The RCMP’s Underwater Recovery Team is attempting to recover the body of an Alberta man presumed drowned in Okanagan Lake.
West Kelowna RCMP responded to a call of a 33-year-old Alberta man who failed to resurface while cliff jumping near Rattlesnake Island on Saturday at approximately 2:40 p.m.
Police say despite extensive search efforts by Mounties, the Peachland fire department and Central Okanagan Search and Rescue, rescuers were unable to locate the man.
“For the safety of our divers and the entire search team, we request that boaters remain away from the area while we complete our search,“ said Cpl. Jocelyn Noseworthy.
“At this time, we are unable to estimate how long this operation will be on-going.”
Investigators do not believe criminality was involved in the presumed drowning.
The BC Coroners Service has been notified.
It’s the fifth fatal drowning in the Okanagan since Father’s Day weekend.
In late June, 32-year-old Vernon man Daniel Salisbury died while cliff jumping in Kalamalka Lake near Cosens Bay.
Salisbury’s drowning was the second such incident on the Father’s Day weekend.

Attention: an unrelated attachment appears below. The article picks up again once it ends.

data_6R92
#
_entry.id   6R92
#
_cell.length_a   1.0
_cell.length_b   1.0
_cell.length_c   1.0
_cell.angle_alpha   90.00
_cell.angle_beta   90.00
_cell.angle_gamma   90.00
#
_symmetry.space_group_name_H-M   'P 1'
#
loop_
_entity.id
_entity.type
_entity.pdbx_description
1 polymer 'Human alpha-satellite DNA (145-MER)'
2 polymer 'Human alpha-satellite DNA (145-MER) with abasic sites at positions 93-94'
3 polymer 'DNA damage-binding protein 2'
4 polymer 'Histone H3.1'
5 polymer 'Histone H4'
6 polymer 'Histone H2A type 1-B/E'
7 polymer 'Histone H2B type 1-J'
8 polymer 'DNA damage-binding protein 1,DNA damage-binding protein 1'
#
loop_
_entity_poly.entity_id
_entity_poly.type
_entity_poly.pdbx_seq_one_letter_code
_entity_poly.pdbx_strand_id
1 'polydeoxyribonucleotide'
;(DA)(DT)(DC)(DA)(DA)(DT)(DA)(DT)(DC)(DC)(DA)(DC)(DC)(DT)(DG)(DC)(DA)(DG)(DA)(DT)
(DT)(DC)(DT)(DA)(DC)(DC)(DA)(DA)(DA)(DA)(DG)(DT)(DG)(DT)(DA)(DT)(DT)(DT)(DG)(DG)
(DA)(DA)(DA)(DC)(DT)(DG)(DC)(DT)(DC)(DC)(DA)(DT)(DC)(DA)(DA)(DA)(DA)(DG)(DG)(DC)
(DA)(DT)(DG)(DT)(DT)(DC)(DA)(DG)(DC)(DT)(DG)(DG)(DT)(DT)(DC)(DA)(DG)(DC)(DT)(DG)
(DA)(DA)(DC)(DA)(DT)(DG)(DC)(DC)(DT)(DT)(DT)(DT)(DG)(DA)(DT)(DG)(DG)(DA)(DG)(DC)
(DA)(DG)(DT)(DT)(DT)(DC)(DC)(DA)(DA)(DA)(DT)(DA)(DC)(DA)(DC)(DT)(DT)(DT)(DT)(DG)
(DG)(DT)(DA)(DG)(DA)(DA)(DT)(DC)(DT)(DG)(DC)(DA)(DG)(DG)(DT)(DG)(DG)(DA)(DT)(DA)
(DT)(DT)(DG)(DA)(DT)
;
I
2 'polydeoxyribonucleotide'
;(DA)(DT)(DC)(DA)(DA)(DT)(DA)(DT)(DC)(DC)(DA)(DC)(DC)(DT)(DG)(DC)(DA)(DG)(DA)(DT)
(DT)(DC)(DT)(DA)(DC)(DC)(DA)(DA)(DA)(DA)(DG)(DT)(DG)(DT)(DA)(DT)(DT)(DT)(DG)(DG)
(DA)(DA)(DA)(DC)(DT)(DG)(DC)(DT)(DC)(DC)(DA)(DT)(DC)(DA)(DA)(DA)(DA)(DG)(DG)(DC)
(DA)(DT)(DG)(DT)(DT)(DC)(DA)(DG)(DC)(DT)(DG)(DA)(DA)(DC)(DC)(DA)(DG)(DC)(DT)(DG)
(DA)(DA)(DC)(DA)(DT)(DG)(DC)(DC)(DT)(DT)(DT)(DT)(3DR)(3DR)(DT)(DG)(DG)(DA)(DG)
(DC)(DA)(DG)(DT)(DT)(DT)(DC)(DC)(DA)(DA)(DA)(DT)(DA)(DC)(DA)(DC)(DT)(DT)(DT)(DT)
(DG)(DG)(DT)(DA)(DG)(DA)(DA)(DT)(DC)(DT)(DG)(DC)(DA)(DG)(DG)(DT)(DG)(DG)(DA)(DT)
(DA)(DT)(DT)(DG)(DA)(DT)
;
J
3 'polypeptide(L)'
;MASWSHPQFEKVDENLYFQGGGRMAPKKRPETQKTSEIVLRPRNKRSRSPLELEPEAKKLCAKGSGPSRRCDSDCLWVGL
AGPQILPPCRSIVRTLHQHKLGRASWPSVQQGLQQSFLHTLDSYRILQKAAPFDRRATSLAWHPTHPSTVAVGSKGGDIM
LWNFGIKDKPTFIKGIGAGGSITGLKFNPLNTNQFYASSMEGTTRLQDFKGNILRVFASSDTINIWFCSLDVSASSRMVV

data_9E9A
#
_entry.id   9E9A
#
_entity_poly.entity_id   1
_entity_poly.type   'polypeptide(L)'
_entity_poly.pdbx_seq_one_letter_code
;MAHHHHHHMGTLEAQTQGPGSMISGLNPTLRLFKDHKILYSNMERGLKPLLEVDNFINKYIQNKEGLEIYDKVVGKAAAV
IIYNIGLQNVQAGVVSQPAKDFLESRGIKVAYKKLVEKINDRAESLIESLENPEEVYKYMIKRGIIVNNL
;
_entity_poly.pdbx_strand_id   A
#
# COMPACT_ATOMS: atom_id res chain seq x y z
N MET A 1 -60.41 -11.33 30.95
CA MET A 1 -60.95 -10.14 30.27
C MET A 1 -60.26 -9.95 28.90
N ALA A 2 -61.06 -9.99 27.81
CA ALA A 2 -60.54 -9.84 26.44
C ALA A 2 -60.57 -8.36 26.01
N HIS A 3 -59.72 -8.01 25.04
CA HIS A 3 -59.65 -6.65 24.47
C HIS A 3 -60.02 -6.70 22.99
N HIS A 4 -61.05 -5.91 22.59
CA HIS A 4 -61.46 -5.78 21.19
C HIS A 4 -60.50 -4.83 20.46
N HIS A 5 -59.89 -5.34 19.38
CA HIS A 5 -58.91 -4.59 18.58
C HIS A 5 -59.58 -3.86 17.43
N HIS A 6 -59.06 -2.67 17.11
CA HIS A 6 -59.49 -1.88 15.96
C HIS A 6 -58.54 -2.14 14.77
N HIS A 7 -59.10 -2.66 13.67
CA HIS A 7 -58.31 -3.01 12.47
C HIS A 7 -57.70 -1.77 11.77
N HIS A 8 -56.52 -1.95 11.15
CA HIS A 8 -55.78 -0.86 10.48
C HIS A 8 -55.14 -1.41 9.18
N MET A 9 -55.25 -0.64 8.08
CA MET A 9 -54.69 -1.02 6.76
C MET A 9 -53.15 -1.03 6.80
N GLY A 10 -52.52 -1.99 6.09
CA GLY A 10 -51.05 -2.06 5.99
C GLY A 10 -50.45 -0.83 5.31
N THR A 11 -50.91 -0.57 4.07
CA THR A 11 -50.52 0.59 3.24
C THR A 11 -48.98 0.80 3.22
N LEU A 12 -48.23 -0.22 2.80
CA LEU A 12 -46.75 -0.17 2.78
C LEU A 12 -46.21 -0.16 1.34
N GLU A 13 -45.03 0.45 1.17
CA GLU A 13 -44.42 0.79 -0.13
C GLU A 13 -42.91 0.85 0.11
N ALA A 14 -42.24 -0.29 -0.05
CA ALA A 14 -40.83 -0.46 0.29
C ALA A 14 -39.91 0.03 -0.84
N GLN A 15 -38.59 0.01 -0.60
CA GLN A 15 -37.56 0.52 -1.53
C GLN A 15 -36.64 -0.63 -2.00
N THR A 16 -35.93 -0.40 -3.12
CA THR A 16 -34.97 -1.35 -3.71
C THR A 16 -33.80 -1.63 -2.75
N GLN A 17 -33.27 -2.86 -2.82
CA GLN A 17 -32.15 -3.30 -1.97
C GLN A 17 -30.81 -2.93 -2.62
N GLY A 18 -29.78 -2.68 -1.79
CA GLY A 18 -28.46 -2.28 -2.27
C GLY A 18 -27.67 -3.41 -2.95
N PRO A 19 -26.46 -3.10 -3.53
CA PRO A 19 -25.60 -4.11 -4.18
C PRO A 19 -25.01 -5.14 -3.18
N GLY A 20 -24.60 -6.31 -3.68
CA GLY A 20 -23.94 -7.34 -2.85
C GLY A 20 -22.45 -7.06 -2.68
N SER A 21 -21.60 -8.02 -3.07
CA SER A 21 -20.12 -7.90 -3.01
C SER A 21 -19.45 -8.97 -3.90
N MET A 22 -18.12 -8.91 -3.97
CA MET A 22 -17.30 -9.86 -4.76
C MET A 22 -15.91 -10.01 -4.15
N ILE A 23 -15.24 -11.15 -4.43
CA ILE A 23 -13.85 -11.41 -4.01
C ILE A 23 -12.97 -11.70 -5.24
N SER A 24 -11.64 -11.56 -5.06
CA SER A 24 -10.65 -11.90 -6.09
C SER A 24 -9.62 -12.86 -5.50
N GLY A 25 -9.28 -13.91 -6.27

Kashif Sheikh drowned at Mill Creek Falls near Kelowna on June 21 while attempting to help his daughter, who survived.
On July 9, a 65-year-old man was swimming in Okanagan Lake near Boucherie Road in West Kelowna just steps from his lakeshore home when he failed to resurface.
22-year-old Edmonton man Nathan Falito lost his life on July 23 after drowning in Shuswap Lake.
He was a former Canadian Junior Football League player who was being recruited by the University of Calgary’s football program
The recent drownings are stark reminders to use extreme caution when on or near the water, police said.
“Summers are a great time in the Okanagan to enjoy the many lakes in the area,” said Kelowna RCMP Const. Solana Pare.
“However, with the increased traffic on the lakes, there is an increase in risk in accidents and drownings.”
Police are reminding residents and visitors that if they do choose to enjoy the water, to do so responsibly.
“We recommend that everybody takes the appropriate precautions to ensure they have a safe trip,” said Pare.
Drugs or alcohol can impair your decisions on the water, according to RCMP, who recommend wearing a lifejacket when necessary, and to let someone else know your plans for the day.
According to the Lifesaving Society, there have been 21 confirmed drownings in B.C. and the Yukon to date in 2020, compared to 19 last year and 44 during the same time period in 2018.